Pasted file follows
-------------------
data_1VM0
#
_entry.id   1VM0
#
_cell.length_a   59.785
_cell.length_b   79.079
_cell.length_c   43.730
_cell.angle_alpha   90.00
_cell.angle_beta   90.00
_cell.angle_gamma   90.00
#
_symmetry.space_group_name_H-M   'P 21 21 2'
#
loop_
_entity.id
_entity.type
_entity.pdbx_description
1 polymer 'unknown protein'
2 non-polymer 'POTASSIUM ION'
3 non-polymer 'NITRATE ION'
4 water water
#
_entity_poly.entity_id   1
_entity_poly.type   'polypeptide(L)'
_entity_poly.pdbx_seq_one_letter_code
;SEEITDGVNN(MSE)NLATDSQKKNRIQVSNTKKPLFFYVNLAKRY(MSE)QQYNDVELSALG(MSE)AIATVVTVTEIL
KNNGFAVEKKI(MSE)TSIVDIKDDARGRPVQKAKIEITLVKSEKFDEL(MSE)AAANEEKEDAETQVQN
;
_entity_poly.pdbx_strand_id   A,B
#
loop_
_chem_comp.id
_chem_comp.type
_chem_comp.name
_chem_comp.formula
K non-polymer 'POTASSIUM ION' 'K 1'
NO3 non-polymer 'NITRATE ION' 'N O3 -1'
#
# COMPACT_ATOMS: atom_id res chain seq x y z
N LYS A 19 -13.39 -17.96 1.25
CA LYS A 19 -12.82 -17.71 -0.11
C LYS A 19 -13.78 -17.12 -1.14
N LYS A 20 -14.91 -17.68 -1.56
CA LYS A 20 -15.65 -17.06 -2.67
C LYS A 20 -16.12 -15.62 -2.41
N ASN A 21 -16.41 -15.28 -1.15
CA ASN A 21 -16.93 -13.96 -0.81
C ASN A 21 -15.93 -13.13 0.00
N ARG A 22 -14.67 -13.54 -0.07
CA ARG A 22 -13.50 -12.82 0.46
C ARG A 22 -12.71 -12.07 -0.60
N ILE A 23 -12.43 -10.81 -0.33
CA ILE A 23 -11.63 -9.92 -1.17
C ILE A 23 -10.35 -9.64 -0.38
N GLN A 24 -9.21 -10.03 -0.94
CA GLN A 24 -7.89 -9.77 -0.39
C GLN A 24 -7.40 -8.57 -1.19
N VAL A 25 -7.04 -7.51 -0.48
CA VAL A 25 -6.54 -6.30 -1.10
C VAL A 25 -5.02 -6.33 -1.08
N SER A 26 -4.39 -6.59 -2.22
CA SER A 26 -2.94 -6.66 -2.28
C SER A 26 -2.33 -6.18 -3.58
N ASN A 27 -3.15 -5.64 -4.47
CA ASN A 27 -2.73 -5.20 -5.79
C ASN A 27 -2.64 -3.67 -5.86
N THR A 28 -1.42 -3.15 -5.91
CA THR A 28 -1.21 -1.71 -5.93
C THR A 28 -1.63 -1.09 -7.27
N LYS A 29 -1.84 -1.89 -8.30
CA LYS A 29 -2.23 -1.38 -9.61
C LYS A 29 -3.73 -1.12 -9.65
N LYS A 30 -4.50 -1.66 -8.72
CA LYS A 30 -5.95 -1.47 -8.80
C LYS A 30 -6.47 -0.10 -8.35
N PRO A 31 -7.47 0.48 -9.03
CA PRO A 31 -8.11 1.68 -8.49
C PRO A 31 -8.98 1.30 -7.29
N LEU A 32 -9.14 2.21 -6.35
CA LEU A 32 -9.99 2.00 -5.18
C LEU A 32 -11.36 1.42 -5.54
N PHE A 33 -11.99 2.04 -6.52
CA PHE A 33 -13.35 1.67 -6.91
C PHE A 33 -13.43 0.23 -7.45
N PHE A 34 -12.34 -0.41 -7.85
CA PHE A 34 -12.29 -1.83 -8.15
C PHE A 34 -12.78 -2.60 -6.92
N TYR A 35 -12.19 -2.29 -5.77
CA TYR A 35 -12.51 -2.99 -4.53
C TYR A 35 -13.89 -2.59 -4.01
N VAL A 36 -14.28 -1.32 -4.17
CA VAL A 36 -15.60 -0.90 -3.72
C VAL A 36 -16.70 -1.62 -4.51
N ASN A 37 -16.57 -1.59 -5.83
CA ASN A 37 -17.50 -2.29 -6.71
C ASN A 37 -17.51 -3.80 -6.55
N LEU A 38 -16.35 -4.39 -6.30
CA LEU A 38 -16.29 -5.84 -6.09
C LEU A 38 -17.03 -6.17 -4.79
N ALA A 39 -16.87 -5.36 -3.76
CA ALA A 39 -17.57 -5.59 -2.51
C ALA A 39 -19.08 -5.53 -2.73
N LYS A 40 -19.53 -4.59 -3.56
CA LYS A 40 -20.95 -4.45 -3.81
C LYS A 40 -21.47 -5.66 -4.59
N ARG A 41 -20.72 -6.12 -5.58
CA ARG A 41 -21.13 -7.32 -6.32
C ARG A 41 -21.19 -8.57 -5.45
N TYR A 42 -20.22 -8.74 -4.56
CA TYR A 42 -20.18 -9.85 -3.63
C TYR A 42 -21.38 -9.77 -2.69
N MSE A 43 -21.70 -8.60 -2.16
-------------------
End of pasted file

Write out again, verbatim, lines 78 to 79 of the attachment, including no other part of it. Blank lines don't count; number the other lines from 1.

C PRO A 31 -8.98 1.30 -7.29
N LEU A 32 -9.14 2.21 -6.35